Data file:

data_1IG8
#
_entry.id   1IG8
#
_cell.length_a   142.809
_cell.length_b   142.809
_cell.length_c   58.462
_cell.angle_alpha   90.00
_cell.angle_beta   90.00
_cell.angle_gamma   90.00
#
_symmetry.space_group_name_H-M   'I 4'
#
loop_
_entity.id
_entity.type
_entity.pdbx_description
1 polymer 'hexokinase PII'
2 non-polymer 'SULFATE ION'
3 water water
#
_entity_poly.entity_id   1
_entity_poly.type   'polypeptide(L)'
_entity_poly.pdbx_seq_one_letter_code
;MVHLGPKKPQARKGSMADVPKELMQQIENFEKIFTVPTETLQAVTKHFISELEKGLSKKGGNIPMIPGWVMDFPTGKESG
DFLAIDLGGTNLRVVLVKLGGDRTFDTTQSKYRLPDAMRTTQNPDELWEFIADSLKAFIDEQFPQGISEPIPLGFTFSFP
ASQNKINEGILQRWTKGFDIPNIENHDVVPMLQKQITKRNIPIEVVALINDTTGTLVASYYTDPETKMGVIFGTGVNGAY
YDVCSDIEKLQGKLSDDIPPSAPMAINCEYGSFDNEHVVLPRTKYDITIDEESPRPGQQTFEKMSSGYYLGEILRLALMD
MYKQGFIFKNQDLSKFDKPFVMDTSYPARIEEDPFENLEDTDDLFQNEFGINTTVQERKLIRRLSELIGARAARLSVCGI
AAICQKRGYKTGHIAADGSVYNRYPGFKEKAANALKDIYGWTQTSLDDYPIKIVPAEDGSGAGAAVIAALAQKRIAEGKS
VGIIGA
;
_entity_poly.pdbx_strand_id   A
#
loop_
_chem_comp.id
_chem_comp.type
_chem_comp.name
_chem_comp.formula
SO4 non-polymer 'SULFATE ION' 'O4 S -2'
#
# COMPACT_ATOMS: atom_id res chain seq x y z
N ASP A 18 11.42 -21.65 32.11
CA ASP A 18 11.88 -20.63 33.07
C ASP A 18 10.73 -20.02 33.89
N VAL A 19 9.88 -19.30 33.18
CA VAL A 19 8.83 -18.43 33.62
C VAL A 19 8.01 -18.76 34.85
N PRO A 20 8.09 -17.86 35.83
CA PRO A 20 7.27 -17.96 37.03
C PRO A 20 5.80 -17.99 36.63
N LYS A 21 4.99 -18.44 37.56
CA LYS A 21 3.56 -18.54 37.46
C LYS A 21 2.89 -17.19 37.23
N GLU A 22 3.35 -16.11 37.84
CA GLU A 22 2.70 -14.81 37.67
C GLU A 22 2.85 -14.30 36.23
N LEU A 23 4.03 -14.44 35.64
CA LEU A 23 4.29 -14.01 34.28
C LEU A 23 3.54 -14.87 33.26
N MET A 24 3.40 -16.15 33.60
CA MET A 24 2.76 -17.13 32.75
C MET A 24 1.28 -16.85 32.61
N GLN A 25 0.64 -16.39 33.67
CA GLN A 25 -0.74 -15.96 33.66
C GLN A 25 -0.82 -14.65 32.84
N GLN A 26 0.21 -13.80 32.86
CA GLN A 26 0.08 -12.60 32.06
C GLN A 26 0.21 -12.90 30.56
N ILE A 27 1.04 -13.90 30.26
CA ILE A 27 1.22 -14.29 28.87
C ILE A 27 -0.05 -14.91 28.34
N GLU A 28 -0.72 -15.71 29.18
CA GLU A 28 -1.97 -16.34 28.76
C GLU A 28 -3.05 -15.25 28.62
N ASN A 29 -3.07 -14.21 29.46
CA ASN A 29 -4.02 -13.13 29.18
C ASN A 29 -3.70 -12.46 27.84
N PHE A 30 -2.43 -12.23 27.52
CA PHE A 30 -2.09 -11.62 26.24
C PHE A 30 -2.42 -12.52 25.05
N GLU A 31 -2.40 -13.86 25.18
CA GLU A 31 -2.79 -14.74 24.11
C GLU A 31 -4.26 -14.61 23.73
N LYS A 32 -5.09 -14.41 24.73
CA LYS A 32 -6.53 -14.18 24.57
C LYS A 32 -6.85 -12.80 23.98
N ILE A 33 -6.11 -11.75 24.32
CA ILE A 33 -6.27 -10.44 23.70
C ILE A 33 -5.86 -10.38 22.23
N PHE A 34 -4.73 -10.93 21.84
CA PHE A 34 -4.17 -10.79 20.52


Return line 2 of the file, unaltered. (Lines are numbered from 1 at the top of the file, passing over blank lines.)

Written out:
#